In the same period, several other mills have achieved par above excellence as far as production, sales and its profits are concerned.
The imports increased to fill in the gap of shortages created by the above reason by taking undue advantage of the situation.
The petitioners have no case at all. They have not filed this petition on genuine grounds but with the ulterior motive to take advantage of the demand-supply ratio. We have already filed a complaint before Competition Commission of India regarding unreasonable price rise and cartelisation.
Other disadvantages of anti-dumping
The Indian printer becomes non-economical as compared to import of finished goods in case of books, since books are duty-free. This will lead to increase in import of finished goods and the Indian printing industry will suffer.
This will also lead to loss of employment since the printing industry is highly labour intensive.
More bank NPAs (Non Performing Assets) as printing machines are very expensive and are bought on loan.
Import of paper keeps domestic players under check from hoarding, cartel formation etc, since there are only few paper mills in India and there is not enough competition.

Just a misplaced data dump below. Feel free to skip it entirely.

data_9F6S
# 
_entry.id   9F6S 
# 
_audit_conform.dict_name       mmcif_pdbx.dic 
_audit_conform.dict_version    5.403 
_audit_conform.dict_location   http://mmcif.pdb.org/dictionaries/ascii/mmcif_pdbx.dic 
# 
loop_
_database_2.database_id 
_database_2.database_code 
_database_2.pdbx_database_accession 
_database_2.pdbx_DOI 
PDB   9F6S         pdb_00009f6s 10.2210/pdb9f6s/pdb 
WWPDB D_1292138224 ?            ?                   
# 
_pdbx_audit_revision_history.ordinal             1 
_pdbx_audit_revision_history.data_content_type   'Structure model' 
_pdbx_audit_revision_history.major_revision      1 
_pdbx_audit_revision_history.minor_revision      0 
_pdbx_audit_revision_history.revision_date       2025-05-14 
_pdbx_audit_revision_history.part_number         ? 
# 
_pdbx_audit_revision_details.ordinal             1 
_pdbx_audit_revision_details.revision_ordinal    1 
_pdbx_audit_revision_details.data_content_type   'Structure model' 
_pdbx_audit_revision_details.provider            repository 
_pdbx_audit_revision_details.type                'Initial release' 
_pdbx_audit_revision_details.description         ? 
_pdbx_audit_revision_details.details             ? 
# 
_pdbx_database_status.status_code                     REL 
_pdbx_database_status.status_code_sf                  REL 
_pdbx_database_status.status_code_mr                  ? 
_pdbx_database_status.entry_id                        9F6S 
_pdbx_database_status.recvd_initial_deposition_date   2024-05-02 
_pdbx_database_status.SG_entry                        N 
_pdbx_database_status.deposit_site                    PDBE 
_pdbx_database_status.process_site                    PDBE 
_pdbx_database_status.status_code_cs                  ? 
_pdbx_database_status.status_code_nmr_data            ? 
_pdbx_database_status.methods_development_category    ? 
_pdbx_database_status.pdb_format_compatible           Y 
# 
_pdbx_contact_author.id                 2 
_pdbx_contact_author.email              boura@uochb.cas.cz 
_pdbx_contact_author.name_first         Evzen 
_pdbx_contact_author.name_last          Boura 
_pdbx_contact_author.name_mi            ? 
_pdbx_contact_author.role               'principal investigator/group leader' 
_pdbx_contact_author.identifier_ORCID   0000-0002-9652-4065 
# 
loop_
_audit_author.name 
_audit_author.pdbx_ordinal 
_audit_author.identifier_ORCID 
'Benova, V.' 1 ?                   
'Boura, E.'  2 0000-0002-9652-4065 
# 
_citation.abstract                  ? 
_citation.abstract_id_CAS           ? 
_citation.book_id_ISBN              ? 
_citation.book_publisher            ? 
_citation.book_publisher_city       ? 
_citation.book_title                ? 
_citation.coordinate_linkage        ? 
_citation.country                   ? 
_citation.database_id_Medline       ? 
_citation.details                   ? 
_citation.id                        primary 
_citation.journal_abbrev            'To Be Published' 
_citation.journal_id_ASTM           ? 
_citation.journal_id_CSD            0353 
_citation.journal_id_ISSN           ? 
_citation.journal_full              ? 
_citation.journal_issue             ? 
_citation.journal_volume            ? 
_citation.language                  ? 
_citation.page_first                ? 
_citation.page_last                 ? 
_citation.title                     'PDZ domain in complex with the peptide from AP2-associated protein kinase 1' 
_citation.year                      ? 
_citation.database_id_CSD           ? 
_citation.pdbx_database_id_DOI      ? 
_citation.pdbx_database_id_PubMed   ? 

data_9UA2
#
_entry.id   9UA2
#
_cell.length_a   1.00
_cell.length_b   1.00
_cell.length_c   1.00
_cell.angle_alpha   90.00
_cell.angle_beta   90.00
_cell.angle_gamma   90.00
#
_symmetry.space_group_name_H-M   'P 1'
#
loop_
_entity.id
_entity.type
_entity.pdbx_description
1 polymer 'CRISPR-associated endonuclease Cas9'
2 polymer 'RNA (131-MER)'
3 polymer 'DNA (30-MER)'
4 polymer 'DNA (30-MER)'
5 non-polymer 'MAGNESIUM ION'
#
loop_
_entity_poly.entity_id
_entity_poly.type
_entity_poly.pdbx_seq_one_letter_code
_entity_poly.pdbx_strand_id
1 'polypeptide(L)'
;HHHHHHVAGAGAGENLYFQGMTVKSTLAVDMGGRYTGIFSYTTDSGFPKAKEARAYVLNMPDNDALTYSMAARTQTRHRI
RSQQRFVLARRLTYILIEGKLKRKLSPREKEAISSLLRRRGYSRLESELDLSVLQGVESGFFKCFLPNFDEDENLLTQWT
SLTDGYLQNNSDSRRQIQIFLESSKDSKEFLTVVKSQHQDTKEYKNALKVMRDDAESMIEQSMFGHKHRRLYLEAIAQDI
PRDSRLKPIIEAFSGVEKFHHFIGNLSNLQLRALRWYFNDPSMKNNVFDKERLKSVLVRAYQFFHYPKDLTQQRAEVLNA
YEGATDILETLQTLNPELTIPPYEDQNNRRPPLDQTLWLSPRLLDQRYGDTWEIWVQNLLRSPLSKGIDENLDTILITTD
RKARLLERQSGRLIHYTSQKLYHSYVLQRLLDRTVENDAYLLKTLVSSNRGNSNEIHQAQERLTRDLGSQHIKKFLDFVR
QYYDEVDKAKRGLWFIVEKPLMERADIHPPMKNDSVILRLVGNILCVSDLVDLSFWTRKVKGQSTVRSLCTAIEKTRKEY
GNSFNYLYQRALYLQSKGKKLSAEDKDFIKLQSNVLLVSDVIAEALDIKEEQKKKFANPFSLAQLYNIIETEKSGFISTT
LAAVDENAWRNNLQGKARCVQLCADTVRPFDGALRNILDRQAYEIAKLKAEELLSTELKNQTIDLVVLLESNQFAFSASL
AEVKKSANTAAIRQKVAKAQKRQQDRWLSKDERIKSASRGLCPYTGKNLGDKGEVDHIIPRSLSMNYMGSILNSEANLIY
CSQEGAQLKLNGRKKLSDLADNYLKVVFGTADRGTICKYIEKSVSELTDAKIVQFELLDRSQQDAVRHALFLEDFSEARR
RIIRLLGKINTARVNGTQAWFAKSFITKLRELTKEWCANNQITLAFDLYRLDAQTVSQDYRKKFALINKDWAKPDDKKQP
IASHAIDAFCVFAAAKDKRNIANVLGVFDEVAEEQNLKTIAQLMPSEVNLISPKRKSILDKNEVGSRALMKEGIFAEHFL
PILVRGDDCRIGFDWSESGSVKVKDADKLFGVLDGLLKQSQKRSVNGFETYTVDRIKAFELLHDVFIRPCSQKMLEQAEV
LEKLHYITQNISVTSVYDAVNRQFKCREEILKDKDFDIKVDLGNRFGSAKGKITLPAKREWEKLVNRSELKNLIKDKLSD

Printers enter into long term contracts with their clients with long validity of rates. These contracts are entered into keeping view of current market rates since printing industry is highly competitive. An abrupt increase in raw material cost due to anti-dumping will lead to a direct loss to printers who cannot ask for any increase in rates as per contract terms from their clients. This will in turn dampen the industry morale.
The proposed solution
The raw material used to produce duty-free goods should also be made duty-free. For example, the paper used in printing of books should be imported duty-free or custom duty should be imposed on imported books.
In order to encourage the domestic industry, including paper mills, the duty on imported pulp (raw material) should be reduced so as to make them more competitive as compared to foreign paper mills or one must look into ways to make domestic pulp easily available.
Vinod Kumar Jain: ADD on paper will gravely impact printing, ink, plates as well as paper industry
Vinod Kumar Jain, managing director at Secure Print is also a member of the standing committee for government relations at the All India Federation of Master Printers (AIFMP).
In this blog, Jain takes on the protectionist strategy of the government and says the anti-dumping duty (ADD) on the import of paper, will further impact the already wobbling and teetering Indian print economy.